Workplace Harassment

10 Tips For Dealing With Workplace Harassment

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Workplace harassment and office bullying are all too common in this day and age. As a certified harassment advisor, one who works on a (potential) harassment case, and a career coach with certification in solution-focused counseling, I have a good idea on how to handle harassment cases. Here’s what to do to alleviate harassment or bullying in the workplace:

1. Write It Down

Keep a detailed journal of what occurred with as many details as possible.

2. List Witnesses

If there are witnesses, compile their names.

3. Use Your Voice

Tell the offensive person his/her behavior is not acceptable.

4. Seek Help

Go to the supervisor, if necessary.

5. Don’t Rise To The Occasion

Choose not to react to the bullying or harassing behavior. (Quite often, bullying is power through aggression).

6. Use Company Resources

Use your company’s resources, such as a harassment advisor, mediator or employee assistance program (EAP), if necessary. Many EAP programs offer you a choice of talking to someone by phone or in person, and possibly the opportunity to seek assistance outside of your community.

Naturally, harassing behavior or bullying creates stress. I’d like to thank my colleague, Sheryl Pedersen, for inspiring me to blog about this, after taking her workplace stress management seminar.

7. Identify Workplace Stressors

Take a work stress inventory to identify your sources of stress, your triggers and your current coping mechanisms.

8. Change Negative Thoughts

Learn to identify and change your “mind maps” (thoughts swirling in your mind) in such a situation and remind yourself this stressful situation is temporary. You CAN transform negative thoughts and energy into positive thoughts and positive energy.

I highly recommend Dr. David Burns’ book, Feeling Good, to deal with defeating your mind’s negative thoughts. Dr. Burns uses cognitive behavior tools and techniques to help you “program” your mind in the face of adversity.

9. Keep A Joy Journal

Write a joy journal to focus on what is going right (this is the focus of my solution-focus training), rather than what is going wrong.

10. Learn To Relax

Teach your body to relax with “keeping well” resources: deep breathing, progressive relaxation, mindfulness, guided imagery and relaxing music.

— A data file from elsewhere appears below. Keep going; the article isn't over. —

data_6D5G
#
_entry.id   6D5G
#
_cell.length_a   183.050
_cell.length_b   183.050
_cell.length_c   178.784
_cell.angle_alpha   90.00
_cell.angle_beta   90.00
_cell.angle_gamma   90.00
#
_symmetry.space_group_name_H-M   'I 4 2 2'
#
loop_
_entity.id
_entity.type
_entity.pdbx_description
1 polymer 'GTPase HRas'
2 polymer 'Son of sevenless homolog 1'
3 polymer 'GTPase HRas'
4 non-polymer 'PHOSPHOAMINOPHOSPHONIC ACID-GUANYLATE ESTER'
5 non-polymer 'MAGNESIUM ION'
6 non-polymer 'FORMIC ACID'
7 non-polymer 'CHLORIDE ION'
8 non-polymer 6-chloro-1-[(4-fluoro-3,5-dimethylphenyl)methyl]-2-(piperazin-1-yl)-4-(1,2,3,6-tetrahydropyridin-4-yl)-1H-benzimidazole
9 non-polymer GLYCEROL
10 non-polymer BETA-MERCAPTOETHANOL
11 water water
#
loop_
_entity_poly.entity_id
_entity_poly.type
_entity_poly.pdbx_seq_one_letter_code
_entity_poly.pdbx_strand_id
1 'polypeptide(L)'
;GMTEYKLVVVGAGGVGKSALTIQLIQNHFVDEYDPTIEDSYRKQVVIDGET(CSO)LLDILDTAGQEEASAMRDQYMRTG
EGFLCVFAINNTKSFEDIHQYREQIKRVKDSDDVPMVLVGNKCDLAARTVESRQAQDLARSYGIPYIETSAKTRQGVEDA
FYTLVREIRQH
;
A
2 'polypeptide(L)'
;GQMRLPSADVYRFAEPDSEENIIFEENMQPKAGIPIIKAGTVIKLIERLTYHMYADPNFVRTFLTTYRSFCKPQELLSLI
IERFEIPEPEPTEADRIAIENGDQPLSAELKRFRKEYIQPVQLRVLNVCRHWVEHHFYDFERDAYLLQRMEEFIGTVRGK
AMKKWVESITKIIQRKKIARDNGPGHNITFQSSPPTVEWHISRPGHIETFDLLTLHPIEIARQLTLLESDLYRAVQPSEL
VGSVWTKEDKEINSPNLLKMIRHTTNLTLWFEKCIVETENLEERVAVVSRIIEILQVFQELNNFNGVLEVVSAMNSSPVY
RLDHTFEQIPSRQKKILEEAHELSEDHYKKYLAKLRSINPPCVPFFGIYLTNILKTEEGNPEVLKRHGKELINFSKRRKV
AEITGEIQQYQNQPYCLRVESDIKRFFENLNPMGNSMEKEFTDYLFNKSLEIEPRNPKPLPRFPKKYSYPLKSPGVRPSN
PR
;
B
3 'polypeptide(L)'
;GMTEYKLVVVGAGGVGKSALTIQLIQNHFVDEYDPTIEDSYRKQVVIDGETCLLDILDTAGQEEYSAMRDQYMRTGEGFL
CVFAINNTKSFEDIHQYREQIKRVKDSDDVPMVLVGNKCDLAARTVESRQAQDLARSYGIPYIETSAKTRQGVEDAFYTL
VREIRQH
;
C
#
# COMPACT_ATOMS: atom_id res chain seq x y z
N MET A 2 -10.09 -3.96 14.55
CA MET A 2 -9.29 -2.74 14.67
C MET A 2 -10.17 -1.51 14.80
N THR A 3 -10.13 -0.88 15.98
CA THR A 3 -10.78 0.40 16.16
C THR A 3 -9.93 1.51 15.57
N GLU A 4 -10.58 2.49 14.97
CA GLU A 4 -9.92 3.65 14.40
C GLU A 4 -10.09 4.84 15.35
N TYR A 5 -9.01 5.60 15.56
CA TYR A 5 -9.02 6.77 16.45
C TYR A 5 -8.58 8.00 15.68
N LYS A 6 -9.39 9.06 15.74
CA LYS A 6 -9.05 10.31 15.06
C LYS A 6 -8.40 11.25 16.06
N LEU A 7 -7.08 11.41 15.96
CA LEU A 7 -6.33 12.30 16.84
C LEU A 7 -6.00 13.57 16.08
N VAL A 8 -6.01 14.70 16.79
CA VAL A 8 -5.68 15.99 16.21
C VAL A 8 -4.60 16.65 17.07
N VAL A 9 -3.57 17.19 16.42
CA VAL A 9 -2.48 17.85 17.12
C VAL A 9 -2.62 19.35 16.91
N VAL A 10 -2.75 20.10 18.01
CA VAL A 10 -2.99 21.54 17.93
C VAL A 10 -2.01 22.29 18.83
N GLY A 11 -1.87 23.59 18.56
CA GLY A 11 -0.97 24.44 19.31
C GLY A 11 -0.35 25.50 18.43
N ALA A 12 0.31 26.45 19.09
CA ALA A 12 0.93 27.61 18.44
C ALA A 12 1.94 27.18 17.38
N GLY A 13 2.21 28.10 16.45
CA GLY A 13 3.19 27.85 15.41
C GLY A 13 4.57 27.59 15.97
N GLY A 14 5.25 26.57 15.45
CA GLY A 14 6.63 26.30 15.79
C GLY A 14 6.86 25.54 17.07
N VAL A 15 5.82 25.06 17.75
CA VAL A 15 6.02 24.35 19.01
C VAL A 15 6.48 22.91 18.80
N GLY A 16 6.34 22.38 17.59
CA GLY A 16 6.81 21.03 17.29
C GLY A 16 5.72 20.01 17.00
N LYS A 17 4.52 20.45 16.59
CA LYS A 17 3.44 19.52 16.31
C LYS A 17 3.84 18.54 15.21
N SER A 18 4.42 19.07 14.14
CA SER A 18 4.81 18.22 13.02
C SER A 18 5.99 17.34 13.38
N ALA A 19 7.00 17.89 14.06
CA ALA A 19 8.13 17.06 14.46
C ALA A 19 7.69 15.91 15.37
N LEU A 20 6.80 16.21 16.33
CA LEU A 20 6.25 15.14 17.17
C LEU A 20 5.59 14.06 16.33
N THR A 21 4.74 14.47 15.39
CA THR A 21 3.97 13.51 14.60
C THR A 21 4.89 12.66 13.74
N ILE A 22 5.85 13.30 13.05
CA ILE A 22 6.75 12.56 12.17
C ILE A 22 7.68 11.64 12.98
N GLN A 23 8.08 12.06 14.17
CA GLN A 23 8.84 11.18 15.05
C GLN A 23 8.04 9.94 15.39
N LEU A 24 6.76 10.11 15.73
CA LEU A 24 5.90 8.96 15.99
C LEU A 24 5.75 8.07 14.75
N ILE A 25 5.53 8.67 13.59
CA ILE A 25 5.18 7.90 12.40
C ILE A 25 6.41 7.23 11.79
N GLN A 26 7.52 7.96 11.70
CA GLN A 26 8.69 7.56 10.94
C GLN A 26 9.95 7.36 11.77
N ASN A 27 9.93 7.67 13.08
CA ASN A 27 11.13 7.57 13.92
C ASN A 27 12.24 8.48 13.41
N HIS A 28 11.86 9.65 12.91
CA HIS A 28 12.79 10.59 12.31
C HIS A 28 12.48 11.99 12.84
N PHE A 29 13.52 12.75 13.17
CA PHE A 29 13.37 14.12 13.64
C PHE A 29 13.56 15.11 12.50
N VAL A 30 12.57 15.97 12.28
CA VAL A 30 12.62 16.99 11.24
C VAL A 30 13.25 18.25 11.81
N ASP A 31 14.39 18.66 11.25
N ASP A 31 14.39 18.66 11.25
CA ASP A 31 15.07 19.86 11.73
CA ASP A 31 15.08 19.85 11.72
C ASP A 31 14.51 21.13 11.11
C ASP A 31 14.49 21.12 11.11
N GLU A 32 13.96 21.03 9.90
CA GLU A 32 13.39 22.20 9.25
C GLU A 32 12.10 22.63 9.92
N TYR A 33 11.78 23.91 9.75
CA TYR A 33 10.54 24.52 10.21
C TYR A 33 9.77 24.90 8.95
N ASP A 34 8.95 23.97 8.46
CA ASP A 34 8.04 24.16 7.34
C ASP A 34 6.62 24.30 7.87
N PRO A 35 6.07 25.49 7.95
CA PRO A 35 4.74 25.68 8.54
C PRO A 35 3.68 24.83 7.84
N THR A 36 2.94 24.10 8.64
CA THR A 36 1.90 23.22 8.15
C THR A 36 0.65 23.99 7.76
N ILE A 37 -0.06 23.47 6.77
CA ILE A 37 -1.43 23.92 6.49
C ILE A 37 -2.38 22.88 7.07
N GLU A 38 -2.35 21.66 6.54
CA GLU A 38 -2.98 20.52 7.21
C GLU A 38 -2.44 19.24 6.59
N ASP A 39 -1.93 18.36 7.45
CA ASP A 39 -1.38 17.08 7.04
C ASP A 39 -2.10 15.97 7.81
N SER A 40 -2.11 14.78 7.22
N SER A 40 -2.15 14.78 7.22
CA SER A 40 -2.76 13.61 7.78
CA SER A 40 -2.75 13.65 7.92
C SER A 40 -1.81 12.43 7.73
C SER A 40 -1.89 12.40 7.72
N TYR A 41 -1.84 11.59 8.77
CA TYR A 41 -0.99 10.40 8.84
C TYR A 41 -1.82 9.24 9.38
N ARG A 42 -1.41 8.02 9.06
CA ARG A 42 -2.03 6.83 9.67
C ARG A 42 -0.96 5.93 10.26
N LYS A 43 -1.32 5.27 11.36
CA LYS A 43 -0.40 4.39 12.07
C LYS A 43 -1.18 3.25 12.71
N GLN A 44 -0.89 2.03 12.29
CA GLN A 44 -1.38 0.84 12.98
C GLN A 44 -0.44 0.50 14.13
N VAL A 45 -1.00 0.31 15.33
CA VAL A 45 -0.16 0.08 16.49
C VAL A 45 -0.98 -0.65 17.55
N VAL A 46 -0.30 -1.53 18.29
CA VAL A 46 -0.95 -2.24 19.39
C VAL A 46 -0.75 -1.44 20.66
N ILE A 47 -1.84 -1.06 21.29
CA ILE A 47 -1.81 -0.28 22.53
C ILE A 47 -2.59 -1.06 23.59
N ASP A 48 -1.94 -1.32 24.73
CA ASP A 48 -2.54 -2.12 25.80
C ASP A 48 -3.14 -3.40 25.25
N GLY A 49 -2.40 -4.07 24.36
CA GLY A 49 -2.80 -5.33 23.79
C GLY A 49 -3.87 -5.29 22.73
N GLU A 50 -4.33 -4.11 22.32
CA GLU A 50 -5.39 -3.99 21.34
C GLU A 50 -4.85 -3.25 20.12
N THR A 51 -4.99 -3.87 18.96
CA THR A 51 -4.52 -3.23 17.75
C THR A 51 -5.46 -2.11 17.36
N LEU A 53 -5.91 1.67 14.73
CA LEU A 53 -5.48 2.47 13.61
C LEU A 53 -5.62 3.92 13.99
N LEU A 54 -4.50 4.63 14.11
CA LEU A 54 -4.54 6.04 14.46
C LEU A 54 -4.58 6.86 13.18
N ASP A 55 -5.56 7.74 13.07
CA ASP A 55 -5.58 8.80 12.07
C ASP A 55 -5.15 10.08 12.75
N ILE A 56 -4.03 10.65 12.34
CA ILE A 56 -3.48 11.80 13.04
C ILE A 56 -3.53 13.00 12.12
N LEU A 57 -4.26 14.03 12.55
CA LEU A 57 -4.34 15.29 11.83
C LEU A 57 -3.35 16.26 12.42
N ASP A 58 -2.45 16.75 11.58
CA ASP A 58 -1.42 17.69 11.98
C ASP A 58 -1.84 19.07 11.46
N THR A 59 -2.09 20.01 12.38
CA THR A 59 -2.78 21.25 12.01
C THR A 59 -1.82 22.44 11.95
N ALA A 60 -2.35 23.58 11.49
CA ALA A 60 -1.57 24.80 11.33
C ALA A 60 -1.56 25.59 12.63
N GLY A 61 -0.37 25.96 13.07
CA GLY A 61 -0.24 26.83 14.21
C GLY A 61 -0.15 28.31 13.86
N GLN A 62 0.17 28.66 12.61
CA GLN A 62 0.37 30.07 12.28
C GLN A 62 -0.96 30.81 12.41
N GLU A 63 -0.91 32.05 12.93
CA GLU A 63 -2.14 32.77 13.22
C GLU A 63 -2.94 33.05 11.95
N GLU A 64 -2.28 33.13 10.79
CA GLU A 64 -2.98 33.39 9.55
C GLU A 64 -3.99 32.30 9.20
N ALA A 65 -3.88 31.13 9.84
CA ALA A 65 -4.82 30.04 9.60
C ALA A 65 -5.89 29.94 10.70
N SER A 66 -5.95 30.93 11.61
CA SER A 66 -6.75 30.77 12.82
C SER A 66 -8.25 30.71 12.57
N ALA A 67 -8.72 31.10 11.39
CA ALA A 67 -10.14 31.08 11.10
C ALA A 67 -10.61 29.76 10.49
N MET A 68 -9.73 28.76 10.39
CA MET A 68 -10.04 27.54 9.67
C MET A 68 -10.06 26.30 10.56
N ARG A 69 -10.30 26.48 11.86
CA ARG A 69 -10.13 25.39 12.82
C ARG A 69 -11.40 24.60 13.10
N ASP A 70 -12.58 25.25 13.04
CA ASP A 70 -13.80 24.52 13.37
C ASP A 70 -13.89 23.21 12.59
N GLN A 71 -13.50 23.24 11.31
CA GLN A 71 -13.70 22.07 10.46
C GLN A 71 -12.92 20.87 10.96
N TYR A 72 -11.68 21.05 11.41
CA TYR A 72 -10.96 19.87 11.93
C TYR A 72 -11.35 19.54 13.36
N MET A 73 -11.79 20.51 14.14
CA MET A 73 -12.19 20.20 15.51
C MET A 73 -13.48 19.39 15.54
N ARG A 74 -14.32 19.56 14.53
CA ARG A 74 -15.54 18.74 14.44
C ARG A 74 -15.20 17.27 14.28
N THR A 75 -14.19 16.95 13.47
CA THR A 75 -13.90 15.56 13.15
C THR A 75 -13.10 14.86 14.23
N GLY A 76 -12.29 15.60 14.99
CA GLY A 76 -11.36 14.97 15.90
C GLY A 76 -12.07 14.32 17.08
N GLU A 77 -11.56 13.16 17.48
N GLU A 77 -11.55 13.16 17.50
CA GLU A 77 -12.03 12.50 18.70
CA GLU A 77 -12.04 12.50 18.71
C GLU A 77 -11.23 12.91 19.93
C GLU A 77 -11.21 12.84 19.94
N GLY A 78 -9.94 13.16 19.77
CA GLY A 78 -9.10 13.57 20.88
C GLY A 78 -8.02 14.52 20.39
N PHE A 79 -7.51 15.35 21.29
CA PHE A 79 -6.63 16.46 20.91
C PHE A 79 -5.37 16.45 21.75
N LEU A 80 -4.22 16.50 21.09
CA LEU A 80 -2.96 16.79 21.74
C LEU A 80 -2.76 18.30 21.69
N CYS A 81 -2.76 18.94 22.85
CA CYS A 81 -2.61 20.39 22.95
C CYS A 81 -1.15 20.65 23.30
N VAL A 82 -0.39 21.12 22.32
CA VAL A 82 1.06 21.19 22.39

If you are a victim of harassment or bullying in the workplace, a statement from Dr. Ron Warner, who trained me in solution-focused interviewing and counseling, still resonates: “No problem exists 24/7 except for terminal illness or chronic pain.”

Photo Credit: Shutterstock

Melissa C. Martin

Melissa C. Martin is a bilingual career coach who specializes in dealing with the unemployed, military members, and aspiring entrepreneurs.

7 comments

  1. There was this clear, worst female bully and b**tch named Susan Jones who was sadly a volunteer coordinator at Hospice Complete in Birmingham, AL back in 2007. Susan Jones is a University Of Alabama Advertising graduate from Northport, AL. Her to be branded badly is from what she has done and invited. She would act out with senior citizens and others. Thank God Hospice Complete fired this worst rotten unhuman female who was totally toxic and onesided. Hospice Complete better not have any other overt or covert trashy people like this even from receptionists upwards. She is remembered always as the worst of worst unprofessional employee who is the biggest sociopath, office gossip, total yeller and hothead and would break laws and conduct and crazily throw a fit if anything did not go her way on small trivial tasks. She exposed how she was a major alcoholic to us all and say how she has beef with ber boss openly.

  2. There should be laws, rules and regulations stated in our state labor laws regarding harassment in the workplace. How do we properly document it? Hostile work environments stay on our minds like a disease of chronic pain if we allow it to become emotionally damaging. Suggestions?

    • Dominique,

      This seems like a question for our experts. Why don’t you post it in our Career Advice Forum? They can help you there, and we can also suggest some of our posts that could shed a little light on what to do in tough workplace situations.

  3. The mind maps looks to be a good idea but when ppl are determined to undermine you and harrass you — positive thoughts arent gonna help — I have been trying that for 12 years to no avail.

    I am looking for another positon AGAIN (6 x’s) and SOMEHOW I am still here at my thankless, (to say the least) job. Wish me luck. I am hoping my prospective boss will see what I am really all about and not what my present boss is poisoning his mind with.

  4. Very useful post, dealing with workplace harassment is a very sensitive topic and I think the point you laid out are very useful for the person who is facing any harassment in the office.

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